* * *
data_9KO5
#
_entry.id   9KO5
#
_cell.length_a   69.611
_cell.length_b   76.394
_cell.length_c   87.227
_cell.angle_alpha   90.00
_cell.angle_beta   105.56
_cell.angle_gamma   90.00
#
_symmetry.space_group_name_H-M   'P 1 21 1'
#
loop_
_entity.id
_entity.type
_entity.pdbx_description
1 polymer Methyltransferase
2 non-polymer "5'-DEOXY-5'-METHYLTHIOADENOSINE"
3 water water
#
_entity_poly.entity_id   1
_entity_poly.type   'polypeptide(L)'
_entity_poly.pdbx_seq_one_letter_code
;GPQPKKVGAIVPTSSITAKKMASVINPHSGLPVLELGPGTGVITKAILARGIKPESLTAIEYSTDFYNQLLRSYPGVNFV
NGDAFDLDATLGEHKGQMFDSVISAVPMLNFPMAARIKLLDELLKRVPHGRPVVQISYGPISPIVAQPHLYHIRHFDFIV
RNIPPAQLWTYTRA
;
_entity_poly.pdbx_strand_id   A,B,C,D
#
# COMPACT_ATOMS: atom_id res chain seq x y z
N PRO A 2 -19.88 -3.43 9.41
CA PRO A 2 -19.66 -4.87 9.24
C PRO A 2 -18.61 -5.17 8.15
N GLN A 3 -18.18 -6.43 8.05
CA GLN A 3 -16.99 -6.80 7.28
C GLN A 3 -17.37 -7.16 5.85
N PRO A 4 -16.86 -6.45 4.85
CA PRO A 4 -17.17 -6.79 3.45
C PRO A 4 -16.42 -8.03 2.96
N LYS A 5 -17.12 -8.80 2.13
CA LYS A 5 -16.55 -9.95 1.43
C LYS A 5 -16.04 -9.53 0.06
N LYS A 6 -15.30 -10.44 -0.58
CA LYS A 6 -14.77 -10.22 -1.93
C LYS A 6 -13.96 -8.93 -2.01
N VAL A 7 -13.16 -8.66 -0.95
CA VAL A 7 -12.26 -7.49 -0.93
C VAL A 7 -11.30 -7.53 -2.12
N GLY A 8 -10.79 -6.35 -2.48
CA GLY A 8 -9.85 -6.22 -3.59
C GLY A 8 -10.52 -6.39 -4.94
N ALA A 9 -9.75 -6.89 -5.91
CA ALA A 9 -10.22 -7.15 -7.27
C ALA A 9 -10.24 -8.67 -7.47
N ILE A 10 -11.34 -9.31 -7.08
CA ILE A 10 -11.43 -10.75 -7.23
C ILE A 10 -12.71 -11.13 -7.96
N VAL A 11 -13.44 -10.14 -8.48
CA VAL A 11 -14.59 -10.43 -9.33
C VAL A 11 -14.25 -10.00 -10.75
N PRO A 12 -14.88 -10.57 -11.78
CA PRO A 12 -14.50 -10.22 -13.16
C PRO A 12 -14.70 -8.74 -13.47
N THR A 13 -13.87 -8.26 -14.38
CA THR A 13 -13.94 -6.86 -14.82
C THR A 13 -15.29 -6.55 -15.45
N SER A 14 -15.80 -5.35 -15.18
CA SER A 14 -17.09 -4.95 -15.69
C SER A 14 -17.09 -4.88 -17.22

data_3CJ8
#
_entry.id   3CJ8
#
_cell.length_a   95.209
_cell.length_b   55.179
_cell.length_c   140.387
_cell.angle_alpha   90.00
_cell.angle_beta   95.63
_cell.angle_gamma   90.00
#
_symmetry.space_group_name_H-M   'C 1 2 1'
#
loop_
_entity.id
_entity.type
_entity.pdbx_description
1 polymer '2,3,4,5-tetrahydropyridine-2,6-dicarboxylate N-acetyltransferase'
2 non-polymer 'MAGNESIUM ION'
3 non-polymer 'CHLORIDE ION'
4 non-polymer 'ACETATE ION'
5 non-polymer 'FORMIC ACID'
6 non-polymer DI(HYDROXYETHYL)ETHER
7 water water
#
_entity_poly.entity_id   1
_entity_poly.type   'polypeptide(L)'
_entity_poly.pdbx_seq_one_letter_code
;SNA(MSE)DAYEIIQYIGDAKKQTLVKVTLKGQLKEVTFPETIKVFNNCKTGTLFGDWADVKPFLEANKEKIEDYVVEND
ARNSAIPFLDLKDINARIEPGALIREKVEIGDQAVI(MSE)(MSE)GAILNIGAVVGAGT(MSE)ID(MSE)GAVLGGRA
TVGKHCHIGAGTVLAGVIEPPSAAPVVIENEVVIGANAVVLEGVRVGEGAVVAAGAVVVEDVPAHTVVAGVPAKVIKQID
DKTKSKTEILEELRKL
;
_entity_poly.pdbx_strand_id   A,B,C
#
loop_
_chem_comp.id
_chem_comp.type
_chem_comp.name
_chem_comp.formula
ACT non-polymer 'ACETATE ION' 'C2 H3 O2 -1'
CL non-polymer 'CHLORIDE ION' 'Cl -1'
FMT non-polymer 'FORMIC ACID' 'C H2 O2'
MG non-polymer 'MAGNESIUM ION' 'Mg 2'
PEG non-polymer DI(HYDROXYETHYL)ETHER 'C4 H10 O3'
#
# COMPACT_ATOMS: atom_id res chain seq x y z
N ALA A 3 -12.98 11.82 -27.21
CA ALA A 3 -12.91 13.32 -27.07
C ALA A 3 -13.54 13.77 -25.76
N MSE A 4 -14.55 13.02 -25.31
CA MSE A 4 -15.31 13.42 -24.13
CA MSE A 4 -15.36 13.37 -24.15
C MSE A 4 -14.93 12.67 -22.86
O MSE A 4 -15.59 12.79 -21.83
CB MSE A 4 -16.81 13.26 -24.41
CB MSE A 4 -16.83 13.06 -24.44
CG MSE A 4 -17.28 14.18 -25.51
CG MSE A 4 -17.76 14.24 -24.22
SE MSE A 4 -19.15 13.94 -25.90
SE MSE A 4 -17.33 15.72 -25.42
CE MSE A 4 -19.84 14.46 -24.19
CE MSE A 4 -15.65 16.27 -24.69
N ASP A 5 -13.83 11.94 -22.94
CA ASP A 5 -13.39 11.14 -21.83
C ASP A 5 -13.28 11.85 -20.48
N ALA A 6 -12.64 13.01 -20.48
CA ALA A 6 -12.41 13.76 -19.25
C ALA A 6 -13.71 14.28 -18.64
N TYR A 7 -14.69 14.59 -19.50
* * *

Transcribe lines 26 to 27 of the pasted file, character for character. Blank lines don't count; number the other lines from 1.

NGDAFDLDATLGEHKGQMFDSVISAVPMLNFPMAARIKLLDELLKRVPHGRPVVQISYGPISPIVAQPHLYHIRHFDFIV
RNIPPAQLWTYTRA